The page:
The most important book on the new releases shelf this week is a trade anthology published by IDW, in conjunction with DC Entertainment. Love Is Love, with dozens of stories, artistic tributes, and messages, is a collaboration organized by Marc Andreyko intended to honor those killed at the Pulse nightclub in Orlando earlier this year. From the book’s solicitation: “this oversize comic contains moving and heartfelt material from some of the greatest talents in comics — mourning the victims, supporting the survivors, celebrating the LGBTQ community, and examining love in today’s world. All material has been kindly donated by the writers, artists, and editors with all proceeds going to victims, survivors, and their families. Be a part of an historic comics event! It doesn’t matter who you love. All that matters is that you love.”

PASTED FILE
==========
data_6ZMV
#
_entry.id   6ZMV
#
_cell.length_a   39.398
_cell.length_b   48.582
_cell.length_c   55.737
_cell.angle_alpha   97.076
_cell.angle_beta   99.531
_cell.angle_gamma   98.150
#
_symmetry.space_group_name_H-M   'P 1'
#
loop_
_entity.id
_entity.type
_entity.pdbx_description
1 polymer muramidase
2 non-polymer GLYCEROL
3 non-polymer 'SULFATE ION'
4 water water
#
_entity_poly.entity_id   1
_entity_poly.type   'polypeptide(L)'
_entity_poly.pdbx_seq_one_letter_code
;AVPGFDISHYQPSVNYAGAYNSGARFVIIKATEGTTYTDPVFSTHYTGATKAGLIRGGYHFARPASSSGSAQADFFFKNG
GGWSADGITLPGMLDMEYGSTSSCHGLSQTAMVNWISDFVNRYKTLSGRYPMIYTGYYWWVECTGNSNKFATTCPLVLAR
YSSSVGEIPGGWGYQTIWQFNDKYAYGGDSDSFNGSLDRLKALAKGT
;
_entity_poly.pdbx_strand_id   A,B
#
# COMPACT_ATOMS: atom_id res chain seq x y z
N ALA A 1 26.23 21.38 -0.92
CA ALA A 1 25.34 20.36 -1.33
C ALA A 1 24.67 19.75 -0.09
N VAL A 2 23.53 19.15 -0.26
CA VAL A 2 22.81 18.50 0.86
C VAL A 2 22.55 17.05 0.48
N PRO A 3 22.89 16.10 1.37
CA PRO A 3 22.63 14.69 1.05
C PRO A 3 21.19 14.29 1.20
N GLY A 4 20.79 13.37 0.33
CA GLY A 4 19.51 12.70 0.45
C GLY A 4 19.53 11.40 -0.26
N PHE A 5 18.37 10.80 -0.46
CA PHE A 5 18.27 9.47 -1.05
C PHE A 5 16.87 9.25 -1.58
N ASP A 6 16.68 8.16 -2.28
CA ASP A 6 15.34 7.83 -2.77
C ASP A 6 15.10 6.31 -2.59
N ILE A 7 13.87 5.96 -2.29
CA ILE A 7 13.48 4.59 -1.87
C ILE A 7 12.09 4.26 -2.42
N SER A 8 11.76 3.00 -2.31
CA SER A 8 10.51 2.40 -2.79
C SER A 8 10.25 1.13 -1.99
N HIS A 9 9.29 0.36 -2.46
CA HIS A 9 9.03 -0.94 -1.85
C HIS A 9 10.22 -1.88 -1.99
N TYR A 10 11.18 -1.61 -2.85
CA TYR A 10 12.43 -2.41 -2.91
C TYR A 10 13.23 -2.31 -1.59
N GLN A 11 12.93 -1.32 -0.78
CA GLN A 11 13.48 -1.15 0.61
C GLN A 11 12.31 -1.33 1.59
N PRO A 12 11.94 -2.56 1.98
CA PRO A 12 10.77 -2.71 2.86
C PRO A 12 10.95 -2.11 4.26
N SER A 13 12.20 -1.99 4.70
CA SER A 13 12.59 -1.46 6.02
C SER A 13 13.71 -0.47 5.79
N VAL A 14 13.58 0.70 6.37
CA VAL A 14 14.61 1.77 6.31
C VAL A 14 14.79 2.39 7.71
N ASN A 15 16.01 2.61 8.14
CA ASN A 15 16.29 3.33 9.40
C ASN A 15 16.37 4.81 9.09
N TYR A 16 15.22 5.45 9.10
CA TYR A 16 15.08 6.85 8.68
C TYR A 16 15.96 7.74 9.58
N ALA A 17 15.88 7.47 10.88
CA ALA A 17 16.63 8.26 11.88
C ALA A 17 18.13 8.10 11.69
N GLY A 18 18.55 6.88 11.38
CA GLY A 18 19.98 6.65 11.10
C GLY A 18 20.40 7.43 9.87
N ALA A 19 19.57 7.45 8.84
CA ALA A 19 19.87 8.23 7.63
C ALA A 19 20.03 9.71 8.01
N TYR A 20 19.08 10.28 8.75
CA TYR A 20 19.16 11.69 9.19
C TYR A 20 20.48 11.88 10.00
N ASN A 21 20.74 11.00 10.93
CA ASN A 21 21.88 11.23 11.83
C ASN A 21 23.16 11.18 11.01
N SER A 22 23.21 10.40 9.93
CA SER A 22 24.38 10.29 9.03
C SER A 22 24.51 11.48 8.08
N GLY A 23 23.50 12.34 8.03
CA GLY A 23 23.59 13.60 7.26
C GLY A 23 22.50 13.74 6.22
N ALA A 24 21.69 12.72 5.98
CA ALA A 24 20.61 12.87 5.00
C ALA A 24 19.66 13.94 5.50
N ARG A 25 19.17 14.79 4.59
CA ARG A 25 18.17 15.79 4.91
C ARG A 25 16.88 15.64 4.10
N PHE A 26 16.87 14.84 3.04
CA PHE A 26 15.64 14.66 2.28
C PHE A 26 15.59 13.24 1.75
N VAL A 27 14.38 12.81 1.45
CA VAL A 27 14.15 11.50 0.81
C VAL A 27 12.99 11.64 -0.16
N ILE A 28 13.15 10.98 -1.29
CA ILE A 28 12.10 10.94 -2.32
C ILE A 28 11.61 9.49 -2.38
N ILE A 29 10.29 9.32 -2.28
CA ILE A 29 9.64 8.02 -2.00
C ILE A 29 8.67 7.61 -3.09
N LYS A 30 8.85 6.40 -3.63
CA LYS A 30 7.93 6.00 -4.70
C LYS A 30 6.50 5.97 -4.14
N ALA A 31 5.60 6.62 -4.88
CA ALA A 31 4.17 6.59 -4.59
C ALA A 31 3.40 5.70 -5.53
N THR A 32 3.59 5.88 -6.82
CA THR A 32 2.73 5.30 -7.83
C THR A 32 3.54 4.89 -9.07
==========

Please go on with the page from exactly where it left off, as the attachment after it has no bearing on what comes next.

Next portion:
2016 has been a helluva year. The Idle Time clubhouse, for all its escapist frivolity and arguments about superpowers or cinematography, has not been immune to the disbelief and confusion brought on by real-world events over the last twelve months. I’m a little tired of being told that “we live in a bubble,” or that “we don’t understand what’s going on in the rest of the country.” What I do understand is that it’s almost 2017 and my nation is still beset with racism, bigotry, rampant misogyny, and hate. As a straight, white male I have a hard time accepting this. I can’t begin to imagine how my gay friends, my Muslim coworkers, or my own daughter feels when any one of them sees the news each day. When they’re told that they don’t understand what’s going on in the world.